And I had to paint around the edges of the canvas too, as it won’t be framed, its complete as a painting without. But I had to paint the edges and wait for them to dry before I could do the rest of the painting.
The second coat was building up more hazy detail in the garden, and also on the wall, and some more blocks of colour in the bird itself, as I didn’t want to wall to look just boring one colour, it had to have differences in the tones to make it interesting too.
When that was dry then I painted the garden properly using a large brush and hinting at the two large conifers, and different trees, and hints of shrubbery in a hazy ethereal way. I used pale turquoise, and lemon yellow, and white, mixed with a little ochre to make it more muted..and loved the effect of it!
When that was dry, I painted the wall in detail, the top of it in a creamy grey ochre with think black lines to show the gapes between the stones. The wall below it was created with a mix of ochre, burnt sienna, white, black, ultramarine blue, and I made sure that some of the turquoise was also in it to add harmony to the garden behind it. I had to paint the wall another coat after that too to hint at mortar, and bricks, but I certainly didn’t want to draw every brick or line of mortar, it would have detracted from the main focal point of the peacock. I was really pleased the wall looked good too, considering it was just a plain blank wall…. I used a large brush and dryish paint to get more muted look to it.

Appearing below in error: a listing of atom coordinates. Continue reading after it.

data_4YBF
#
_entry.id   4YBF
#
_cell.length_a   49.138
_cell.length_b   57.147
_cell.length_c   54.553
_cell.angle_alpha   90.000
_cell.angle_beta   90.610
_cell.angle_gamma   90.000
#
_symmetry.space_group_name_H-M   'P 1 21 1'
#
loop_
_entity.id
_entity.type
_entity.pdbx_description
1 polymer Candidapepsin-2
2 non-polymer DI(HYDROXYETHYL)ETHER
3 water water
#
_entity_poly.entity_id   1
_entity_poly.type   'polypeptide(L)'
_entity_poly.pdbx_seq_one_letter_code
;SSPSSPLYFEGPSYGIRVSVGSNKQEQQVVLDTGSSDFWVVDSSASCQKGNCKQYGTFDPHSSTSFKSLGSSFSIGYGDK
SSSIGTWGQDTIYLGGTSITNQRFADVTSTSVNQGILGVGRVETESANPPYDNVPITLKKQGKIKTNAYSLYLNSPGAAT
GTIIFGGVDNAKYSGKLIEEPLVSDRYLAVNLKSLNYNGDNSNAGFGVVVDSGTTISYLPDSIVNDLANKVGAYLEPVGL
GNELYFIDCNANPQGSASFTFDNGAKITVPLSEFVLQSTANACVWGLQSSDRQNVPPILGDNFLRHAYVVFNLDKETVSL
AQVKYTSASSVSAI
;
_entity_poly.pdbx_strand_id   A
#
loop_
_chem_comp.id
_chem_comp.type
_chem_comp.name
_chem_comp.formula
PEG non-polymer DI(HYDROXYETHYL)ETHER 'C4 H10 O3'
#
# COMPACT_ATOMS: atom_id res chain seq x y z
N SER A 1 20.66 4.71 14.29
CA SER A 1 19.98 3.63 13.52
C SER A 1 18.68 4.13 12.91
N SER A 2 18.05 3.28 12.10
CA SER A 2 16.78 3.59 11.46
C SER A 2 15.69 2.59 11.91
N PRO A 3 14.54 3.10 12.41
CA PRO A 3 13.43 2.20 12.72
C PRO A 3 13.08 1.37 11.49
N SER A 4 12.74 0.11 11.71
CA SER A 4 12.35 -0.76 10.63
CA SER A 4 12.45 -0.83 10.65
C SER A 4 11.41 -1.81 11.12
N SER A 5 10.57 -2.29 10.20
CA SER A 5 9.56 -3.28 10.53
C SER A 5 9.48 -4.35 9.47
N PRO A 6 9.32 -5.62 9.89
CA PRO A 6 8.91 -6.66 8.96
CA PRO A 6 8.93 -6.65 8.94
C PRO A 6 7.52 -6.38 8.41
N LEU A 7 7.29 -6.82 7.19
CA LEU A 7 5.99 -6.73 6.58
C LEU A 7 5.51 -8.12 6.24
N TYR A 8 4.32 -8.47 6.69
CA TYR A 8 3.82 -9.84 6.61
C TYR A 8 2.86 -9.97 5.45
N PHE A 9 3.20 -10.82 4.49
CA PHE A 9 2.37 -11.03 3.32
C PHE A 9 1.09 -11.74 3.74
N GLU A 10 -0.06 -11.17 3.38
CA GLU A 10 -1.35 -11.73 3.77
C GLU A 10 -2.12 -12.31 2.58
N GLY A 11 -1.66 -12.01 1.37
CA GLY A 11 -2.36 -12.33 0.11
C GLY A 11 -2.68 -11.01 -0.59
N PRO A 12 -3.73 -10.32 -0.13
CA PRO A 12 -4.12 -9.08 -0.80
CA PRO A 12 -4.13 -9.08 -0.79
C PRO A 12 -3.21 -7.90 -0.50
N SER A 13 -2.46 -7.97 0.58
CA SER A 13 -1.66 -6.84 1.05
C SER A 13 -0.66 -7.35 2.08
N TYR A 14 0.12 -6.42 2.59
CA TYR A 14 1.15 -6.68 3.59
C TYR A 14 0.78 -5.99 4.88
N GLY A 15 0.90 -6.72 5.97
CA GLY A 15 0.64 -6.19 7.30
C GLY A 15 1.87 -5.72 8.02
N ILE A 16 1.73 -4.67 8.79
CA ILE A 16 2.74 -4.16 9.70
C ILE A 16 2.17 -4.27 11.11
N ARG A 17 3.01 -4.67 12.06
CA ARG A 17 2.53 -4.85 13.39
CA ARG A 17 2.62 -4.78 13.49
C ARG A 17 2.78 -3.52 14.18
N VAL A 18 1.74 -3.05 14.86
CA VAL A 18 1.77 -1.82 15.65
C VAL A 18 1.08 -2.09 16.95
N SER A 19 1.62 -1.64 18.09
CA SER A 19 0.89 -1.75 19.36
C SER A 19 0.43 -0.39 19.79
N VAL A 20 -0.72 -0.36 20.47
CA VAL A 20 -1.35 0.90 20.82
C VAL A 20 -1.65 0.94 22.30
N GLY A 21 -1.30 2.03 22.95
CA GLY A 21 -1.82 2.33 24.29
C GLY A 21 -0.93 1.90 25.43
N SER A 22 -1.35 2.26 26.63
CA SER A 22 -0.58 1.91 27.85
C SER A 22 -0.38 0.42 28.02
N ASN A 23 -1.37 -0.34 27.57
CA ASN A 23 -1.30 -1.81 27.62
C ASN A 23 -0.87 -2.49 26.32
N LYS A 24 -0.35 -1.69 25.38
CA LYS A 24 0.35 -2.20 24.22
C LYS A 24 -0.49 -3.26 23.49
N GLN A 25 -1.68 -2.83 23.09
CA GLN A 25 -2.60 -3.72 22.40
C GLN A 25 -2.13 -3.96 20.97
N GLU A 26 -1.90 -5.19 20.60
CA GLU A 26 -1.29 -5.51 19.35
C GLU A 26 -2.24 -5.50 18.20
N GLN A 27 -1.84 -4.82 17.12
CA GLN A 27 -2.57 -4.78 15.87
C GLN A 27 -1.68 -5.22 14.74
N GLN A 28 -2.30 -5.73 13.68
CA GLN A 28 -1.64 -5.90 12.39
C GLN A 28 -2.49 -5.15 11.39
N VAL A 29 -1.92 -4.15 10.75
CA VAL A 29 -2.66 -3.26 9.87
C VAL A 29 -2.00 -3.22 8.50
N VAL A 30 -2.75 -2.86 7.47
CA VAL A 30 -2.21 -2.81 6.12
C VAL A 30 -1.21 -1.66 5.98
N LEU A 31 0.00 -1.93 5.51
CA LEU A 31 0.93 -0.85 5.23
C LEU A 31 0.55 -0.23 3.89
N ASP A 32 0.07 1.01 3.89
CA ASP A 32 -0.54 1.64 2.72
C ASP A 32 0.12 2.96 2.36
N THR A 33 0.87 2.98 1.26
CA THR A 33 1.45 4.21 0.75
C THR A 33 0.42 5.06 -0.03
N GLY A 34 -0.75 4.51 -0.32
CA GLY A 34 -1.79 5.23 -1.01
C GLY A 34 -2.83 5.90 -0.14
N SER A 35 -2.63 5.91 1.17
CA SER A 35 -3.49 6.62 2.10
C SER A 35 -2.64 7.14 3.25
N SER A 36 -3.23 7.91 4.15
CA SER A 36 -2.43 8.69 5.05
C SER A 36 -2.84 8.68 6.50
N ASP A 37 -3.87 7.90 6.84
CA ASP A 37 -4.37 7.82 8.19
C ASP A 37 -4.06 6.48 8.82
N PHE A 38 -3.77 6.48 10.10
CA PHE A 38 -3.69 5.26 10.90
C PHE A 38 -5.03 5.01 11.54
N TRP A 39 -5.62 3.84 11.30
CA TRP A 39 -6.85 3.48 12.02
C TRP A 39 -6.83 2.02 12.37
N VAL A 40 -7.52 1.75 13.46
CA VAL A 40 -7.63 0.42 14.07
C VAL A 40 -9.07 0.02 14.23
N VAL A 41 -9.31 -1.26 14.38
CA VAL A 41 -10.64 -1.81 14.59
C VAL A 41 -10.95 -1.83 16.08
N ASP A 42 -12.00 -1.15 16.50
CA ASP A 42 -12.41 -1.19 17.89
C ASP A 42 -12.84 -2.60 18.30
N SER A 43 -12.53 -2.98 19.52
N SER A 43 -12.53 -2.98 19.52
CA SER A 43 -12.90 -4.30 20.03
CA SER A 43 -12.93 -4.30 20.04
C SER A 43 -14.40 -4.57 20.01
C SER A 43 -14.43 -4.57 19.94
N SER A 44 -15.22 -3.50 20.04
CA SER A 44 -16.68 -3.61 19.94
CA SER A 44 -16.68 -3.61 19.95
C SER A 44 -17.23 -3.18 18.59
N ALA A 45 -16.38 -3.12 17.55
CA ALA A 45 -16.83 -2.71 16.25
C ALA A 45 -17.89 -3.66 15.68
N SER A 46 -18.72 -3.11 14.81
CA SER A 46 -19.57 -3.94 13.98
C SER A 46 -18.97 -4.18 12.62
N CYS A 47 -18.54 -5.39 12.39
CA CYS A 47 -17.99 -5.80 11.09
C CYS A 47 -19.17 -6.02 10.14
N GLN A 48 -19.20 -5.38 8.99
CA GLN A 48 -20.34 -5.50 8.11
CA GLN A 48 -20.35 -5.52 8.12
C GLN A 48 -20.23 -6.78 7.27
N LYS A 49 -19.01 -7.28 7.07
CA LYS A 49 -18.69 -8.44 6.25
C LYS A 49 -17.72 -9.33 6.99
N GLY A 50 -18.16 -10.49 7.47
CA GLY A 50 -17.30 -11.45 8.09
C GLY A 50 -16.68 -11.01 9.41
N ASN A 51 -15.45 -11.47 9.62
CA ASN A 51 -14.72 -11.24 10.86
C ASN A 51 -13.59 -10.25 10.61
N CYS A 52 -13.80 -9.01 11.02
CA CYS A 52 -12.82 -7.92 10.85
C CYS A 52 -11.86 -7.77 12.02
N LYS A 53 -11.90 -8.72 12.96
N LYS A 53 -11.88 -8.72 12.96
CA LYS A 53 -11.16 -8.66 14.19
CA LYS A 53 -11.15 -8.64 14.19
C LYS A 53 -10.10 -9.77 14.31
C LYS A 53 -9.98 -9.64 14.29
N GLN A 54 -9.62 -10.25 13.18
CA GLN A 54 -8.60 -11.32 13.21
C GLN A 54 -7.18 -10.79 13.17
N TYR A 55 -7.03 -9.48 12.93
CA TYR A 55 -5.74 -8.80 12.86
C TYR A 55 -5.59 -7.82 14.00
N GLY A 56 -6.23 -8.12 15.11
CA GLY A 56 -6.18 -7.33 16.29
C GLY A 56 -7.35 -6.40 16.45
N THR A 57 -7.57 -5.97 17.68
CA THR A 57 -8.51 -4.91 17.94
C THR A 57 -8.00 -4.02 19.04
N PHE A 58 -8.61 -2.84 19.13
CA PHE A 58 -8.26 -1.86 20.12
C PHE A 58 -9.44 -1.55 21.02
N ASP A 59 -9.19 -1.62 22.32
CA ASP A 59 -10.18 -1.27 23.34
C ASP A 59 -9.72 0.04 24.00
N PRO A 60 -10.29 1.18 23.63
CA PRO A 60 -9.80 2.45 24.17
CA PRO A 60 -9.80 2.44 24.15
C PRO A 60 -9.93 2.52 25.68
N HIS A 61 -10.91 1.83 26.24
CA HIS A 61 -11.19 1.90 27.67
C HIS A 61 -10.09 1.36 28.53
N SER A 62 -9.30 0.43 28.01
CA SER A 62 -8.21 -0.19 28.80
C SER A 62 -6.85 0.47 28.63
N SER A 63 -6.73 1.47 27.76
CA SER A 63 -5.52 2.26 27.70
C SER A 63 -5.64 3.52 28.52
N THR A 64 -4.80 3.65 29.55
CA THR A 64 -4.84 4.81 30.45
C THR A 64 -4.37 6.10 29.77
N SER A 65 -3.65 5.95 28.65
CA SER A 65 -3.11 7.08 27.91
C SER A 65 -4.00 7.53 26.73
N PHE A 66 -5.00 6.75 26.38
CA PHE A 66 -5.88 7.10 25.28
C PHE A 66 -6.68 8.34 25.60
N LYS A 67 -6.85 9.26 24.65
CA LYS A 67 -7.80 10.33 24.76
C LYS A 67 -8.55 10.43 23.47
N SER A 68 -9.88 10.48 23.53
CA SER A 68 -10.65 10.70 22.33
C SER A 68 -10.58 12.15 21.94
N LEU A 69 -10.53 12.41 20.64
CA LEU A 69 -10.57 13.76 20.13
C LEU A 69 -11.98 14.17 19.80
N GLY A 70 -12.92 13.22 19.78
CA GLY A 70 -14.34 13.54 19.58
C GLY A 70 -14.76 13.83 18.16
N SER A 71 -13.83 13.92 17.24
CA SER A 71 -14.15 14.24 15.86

Then it was time to paint the main focal point – the peacock. I did his head first. Fine detail for the eye, and beak, and his plume of head feathers with the fine lines joining them to the head. Then I worked down his body, using ultramarine blue, turquoise, black. Then the bit of orange on his underbelly just as one colour. Then the speckled feathers behind, I used variations of creamy, black, ochre, pinks, and when I was happy with it, also added the first of the metallic paint, mostly bronze, and some copper.